The last Friday of the month has come around again. It’s the day on which bloggers around the world post a good news story as a foil to the dark and disturbing news that permeates our everyday world. Damyanti Biswas and Belinda McGrath Witzenhausen started this a few years back.

Here in South Africa, we have many positive groups who say no to racism. Move One Million (M1M) and #I’m staying are two examples. Both groups have had enormous success in highlighting unity vs division. M1M have held peaceful protests around the country and have been represented in many different parts of the world when, at a particular time, they held up their flags standing in unity for South Africa. It has gained much traction globally. The last one was on 5th September. Another one coming up in October.

I’ve chosen one from #I’m Staying. It’s a public group in which people of all shades and stripes proudly tell stories of why they’re staying in SA.

SA Flag

I like this story because this woman named a white Afrikaner who was of great assistance to her and in my view shows that race need not be a factor in thought, word and deed as many would have us believe.

Constance Gololo Montja #I’m staying.

‘I want to share a story of how the action of one man changed my life. I was a Candidate Attorney and could barely afford anything and I needed a flat to stay. He let me stay at his flat that he was letting for R1500 for the duration of my articles and beyond at that time rental for a place like that was around R3500 – 4000. He was Mr SP Van Zyl. He could not speak a single English word, saw him once on the day that I met with him to sign my lease agreement  at Absa Bank at Queenswood.

What brought tears to my eyes and completely broke my heart and fill it with gratitude was that after his passing his kids came to the flat and told me that their father told them that whatever they did with his properties they must never kick me out and increase my rent. To think that someone who did not know me, was a white Afrikaner gave me so much than anyone had ever given me showed me that humanity triumphs above everything else .

I moved on and have a house of my own but he has taught me to lend a helping hand where I can to those less fortunate than I am.

God bless his soul and may he rest in eternal peace . He made such a difference in my life’.

Eric Lahti, Roshan Radhakrishnan , Shilpa GargPeter Nena and Sylvia Stein are our hosts for this month. Thank you! Do pop by and say hello and read their posts, they’re sure to be uplifting and a reminder of how much good there is in the world.

To learn more about #WATWB or to join us click here!

Thank you for reading. May the Force be with you and have a great weekend.

53 Comments on #WATWB no to racism

  1. Somehow I missed this post, Susan. And it’s a powerful one. We have similar issues here in the US. Somehow, race is a hot button which I–who barely notices race–am confused by. Good to hear these positive stories.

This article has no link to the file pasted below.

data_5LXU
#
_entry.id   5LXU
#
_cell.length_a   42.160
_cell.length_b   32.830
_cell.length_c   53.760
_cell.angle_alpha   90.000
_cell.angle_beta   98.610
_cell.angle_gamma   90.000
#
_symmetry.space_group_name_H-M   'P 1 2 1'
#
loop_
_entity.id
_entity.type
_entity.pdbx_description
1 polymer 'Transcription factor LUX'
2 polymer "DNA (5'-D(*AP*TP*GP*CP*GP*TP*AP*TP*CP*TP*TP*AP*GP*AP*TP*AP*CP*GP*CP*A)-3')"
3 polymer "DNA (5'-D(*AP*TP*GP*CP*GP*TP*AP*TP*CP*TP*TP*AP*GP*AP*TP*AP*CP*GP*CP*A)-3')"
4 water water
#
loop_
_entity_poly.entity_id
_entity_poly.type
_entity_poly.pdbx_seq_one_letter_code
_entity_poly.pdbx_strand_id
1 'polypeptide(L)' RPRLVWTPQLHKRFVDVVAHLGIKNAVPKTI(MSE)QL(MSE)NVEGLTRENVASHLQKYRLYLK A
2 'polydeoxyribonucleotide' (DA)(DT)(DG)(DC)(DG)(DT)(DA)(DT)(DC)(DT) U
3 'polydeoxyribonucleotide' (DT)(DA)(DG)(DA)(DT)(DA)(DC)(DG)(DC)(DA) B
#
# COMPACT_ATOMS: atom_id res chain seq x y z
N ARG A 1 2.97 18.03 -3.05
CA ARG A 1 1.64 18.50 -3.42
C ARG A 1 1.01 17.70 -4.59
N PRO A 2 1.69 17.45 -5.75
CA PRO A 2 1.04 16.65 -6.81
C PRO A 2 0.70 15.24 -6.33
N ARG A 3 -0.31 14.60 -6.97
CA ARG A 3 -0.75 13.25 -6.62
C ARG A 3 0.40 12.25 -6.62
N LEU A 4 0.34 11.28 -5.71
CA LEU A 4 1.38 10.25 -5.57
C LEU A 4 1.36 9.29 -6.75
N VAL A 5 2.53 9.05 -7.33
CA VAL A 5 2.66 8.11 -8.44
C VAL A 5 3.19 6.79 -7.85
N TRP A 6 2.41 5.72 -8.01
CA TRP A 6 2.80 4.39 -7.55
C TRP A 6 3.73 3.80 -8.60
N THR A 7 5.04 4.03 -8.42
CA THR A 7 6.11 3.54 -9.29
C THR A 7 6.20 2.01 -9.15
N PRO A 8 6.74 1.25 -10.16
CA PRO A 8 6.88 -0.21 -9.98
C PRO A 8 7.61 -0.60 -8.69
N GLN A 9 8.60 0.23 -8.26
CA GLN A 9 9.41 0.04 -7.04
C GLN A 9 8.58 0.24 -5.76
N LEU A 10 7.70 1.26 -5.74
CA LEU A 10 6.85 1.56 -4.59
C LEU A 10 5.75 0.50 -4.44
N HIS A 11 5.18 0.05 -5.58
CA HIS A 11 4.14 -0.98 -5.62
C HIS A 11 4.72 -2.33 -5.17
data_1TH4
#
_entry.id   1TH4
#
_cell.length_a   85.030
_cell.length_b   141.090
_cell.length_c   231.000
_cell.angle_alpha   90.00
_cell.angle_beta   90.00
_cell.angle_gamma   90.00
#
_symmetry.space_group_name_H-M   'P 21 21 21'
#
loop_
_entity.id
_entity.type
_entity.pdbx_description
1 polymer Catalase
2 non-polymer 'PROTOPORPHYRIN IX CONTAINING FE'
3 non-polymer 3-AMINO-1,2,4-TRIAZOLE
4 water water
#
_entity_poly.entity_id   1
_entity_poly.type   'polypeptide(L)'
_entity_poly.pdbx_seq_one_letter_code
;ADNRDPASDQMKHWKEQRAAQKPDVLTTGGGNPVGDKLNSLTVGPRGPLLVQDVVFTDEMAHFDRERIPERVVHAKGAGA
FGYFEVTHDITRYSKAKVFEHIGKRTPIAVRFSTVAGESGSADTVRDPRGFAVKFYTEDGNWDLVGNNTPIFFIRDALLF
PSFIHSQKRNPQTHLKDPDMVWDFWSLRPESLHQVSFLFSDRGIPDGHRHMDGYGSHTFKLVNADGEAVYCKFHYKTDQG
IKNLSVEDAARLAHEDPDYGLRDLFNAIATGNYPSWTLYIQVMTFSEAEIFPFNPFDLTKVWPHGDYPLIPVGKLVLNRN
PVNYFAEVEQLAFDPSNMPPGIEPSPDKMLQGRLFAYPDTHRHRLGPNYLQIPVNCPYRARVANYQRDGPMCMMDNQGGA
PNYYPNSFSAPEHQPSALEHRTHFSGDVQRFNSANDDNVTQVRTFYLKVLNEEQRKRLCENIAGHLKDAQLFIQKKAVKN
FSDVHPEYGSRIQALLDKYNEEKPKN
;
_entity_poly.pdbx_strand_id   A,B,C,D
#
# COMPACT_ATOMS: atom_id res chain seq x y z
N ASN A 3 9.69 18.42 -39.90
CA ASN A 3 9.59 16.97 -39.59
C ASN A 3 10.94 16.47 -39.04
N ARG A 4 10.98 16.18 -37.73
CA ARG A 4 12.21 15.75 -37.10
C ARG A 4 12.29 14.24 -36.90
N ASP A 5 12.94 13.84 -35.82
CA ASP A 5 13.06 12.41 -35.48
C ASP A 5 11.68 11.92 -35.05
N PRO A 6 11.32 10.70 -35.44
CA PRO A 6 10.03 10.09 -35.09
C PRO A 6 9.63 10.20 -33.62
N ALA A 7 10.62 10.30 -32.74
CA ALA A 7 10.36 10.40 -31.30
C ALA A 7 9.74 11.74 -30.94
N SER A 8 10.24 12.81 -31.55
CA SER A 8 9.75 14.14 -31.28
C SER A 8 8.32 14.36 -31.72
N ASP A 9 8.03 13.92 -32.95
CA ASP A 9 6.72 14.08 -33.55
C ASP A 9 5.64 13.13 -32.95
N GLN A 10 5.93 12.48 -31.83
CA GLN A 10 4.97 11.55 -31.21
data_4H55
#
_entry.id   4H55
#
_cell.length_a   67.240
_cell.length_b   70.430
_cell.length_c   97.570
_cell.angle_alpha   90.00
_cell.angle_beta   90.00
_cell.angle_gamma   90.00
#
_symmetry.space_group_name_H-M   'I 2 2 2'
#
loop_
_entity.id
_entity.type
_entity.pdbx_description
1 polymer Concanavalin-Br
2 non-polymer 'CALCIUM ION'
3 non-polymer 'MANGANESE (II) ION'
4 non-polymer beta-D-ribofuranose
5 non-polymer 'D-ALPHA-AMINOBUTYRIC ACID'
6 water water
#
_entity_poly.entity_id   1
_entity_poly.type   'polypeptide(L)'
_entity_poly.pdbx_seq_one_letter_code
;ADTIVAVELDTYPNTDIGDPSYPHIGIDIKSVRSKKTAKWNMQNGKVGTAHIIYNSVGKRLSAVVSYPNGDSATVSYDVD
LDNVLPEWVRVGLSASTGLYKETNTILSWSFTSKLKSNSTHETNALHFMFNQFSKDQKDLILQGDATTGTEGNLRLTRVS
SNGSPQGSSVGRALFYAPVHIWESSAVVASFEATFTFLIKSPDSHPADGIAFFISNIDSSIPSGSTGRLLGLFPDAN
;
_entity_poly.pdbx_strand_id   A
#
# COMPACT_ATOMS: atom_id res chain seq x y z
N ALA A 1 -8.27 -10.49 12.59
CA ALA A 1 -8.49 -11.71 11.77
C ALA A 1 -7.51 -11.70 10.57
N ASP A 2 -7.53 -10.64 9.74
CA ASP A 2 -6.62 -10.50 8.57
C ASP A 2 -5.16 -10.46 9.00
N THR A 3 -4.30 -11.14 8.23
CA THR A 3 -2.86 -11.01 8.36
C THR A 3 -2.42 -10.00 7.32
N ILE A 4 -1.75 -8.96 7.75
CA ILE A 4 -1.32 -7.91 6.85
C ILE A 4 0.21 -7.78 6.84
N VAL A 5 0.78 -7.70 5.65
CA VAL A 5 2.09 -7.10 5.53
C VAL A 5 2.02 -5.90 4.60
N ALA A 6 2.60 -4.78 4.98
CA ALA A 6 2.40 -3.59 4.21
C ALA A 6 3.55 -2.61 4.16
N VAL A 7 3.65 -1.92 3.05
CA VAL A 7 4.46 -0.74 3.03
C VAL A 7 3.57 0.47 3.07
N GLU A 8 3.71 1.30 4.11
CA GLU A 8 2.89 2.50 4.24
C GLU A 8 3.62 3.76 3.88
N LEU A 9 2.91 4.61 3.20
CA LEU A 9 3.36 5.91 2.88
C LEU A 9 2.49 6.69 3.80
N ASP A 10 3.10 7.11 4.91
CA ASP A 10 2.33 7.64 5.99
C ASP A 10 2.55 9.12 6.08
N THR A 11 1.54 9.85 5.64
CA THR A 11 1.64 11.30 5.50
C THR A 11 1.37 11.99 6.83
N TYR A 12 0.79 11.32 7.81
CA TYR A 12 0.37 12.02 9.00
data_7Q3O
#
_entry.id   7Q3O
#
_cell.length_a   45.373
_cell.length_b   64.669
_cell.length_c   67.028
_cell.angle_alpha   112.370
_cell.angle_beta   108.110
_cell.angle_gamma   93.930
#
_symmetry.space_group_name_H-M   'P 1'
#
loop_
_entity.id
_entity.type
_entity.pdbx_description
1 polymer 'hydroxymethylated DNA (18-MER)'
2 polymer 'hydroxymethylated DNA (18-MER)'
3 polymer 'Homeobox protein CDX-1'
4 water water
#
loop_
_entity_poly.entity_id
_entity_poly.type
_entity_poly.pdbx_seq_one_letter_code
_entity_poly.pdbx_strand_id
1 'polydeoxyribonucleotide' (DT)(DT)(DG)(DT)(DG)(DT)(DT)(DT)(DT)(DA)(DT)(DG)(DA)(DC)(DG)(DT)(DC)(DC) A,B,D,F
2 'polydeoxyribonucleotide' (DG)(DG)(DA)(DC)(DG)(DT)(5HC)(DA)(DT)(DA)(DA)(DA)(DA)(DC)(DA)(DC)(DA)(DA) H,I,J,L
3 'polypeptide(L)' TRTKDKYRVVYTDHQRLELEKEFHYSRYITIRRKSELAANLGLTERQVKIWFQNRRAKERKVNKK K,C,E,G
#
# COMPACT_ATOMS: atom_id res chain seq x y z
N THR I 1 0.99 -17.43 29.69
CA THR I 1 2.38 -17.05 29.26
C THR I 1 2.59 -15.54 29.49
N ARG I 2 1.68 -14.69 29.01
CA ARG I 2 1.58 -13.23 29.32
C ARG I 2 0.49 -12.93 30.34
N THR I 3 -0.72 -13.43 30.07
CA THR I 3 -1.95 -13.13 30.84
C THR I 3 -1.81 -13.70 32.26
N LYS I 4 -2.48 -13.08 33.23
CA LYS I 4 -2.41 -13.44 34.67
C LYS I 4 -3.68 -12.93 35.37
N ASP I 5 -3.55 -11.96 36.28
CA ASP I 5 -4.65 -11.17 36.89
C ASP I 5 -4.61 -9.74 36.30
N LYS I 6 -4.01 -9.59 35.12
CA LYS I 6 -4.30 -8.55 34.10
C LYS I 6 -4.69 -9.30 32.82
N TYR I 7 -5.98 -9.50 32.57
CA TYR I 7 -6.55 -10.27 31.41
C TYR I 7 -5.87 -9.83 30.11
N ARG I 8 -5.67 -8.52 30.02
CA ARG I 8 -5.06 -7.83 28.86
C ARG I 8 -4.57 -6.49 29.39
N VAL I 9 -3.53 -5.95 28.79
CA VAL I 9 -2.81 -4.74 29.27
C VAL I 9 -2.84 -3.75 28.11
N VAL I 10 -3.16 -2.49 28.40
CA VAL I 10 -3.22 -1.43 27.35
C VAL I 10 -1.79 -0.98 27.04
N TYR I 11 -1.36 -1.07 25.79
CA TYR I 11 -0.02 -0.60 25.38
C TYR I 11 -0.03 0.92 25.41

2. So inspiring Susan, its heartening to read both the stories “I am here to stay “.. and that one man can make a huge difference,. I am happy to connect with you from my office computer. Its a pleasure to read your post, and I enjoy also the comments on your posts, thanks for sharing:)

    • Thanks for coming by Genevive. I agree about the comments, they enlarge the post so much! I’m glad you found the post heartening πŸ™‚ Be well, take care and stay safe ..

  3. Hi Susan, These positive groups are very inspirational. Especially the ripple effect from their actions. Tears brimming reading the story about β€œthe action of one man.” I appreciate the concept of passing it on. β€œHe made a difference in my life.” Thank you for sharing this story. You, too, make a difference.πŸ™‚

    • Thanks Erica for your lovely comment. I was also filled with emotion, imagining her gratitude and the after effect /affect of ‘passing it on’. There is so much good will in my country, often drowned in hate speech and the like. We each make a difference when we recognise the humanity in others, as you do too. Have a lovely week πŸ™‚

  4. Thank you for this, Susan. In a time when the bottom line is all many in power care about, it’s good to know there are some who put others first. Happy end of September! xo

  5. Thank you, Susan. What a great story. Sometimes I feel clueless about helping anyone other than my sons in a meaningful way. Yes, I donate to the food pantry and to organizations to support children and indigenous people and more, but something that really makes a difference in the life of one person. In the last year, a woman I’ve known for years but didn’t know well needed assistance. Although I’m not wealthy, I could offer housing and later help her make a deposit on her own place. It will all be paid back, but that doesn’t have to happen quickly. It feels right to share my relative bounty with someone who has struggled and is now landing on her feet. Small generosities help, especially in these ungenerous and selfish times in my country.

    • Thanks Elaine for your lovely comment – Mr van Zyl’s deed was so generous and it is special also because she, a black woman, acknowledged her ‘debt’ to a white Afrikaner. The whites in SA whether English or Afrikaans are continually slated by non-whites. It’s all over by factions, kill the boer (farmer), kill the whites, drive them into the sea, burn their homes and so on … By no means all non-whites state this and don’t believe this; they know they have been failed by the govt they voted in. Many of them decry their own spouting such hateful speech. But there is a strong anti-white sentiment in our country … their voices increase minute by minute …

      How lovely you could offer her housing! And help her land back on her feet! – and of course that you were in a position to do so. It’s the right thing to do when one can. Not that all of us do – but I think a great many do. Putting groceries into a trolley for the needy, dog food into a special trolley, blankets etc etc etc …